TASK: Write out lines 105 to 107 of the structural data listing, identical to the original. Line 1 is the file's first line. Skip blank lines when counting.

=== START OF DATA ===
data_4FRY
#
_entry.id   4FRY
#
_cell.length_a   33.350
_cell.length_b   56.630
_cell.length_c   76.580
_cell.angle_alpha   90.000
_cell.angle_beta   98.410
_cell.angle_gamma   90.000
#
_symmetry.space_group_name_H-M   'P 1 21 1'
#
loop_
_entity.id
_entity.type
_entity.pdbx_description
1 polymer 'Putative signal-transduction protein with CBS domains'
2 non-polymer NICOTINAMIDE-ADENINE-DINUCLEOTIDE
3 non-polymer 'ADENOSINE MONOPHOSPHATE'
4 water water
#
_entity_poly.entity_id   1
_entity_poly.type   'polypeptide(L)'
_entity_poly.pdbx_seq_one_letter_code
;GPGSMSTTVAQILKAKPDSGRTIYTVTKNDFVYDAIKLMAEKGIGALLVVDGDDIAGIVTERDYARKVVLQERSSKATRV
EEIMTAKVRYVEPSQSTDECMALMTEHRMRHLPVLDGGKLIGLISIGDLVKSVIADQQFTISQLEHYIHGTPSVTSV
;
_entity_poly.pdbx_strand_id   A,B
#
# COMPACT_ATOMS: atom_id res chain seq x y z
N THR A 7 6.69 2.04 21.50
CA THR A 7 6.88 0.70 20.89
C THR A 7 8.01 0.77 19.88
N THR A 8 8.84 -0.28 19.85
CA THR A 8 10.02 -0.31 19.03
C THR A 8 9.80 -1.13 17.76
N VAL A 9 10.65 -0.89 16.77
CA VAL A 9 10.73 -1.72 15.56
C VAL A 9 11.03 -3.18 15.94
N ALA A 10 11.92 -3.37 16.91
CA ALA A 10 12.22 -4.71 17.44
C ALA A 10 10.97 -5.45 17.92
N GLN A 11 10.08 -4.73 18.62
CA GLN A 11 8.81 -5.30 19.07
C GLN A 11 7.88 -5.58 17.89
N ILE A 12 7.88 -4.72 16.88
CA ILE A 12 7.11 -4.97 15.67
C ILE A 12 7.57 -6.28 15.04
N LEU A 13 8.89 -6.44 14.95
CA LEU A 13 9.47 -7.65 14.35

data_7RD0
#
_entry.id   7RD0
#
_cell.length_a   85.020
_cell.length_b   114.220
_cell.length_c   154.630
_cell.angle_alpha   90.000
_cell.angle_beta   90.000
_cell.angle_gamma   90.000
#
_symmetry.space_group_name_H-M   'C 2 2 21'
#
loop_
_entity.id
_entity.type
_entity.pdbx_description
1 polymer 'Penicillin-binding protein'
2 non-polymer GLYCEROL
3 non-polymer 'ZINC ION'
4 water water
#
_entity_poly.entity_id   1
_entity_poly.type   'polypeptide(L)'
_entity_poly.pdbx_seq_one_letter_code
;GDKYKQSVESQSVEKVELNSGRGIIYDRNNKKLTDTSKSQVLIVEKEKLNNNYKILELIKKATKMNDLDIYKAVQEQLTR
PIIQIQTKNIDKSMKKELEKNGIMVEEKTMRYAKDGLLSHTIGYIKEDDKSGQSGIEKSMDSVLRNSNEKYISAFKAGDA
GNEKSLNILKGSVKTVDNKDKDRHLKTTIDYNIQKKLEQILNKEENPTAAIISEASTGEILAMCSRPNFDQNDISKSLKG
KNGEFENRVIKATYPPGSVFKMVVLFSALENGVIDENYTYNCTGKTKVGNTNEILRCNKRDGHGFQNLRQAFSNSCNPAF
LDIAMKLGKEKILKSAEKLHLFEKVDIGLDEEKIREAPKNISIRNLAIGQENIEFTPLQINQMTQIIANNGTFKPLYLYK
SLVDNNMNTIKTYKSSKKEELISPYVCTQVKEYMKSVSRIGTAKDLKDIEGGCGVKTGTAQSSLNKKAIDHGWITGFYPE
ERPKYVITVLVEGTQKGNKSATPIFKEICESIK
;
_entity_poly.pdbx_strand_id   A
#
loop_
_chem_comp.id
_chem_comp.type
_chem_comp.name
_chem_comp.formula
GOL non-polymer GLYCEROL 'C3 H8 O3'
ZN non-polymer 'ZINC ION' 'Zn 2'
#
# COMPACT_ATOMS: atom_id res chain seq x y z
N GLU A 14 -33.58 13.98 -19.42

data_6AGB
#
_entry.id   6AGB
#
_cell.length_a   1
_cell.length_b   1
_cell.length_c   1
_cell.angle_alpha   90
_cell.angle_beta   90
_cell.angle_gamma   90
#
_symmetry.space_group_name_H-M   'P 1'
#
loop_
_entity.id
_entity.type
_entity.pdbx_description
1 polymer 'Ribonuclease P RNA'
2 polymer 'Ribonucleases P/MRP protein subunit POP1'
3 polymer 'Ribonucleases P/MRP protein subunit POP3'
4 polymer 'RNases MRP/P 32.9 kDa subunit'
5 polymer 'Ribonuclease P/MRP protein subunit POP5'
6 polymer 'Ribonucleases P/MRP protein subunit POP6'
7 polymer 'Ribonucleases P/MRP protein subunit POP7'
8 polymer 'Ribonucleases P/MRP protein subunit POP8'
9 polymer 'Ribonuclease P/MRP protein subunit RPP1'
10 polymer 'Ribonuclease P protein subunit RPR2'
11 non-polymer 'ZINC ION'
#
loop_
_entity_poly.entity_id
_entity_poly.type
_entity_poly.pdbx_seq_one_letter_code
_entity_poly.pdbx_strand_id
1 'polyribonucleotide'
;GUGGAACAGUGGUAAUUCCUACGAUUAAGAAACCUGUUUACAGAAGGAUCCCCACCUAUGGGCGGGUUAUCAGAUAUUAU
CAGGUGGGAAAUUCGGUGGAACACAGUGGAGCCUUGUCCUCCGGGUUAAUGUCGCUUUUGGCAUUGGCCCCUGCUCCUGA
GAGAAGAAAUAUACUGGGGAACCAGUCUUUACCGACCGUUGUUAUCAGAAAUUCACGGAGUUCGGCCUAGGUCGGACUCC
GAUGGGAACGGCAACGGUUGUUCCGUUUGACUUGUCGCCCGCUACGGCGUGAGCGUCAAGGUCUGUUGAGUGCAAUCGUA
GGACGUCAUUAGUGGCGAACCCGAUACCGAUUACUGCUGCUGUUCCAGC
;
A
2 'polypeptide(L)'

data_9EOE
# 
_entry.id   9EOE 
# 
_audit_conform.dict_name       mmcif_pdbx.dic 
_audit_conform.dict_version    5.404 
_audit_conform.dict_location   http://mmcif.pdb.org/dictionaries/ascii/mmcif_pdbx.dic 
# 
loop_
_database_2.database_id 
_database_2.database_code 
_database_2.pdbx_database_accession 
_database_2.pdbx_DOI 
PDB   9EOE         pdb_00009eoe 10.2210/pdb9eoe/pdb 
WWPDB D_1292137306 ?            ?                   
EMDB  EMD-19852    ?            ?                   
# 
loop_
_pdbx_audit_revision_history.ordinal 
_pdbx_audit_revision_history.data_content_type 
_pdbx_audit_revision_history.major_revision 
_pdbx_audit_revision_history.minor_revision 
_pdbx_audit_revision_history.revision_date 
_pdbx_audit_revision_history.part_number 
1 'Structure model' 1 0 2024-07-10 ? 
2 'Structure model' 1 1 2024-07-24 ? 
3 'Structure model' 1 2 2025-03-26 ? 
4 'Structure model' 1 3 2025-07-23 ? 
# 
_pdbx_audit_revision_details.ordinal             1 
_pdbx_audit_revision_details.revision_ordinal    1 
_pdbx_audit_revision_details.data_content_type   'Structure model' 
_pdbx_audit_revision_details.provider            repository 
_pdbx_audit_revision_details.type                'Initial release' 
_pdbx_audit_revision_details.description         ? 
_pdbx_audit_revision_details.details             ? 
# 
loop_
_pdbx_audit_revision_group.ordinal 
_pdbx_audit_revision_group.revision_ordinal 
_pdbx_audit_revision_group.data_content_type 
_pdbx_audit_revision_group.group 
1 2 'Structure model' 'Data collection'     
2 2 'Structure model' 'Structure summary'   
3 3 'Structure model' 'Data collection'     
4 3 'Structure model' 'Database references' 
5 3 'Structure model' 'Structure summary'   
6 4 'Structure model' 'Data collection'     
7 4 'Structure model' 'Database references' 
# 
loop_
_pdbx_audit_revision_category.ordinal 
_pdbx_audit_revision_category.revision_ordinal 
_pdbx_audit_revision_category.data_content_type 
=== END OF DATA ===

_cell.angle_beta   90
_cell.angle_gamma   90
#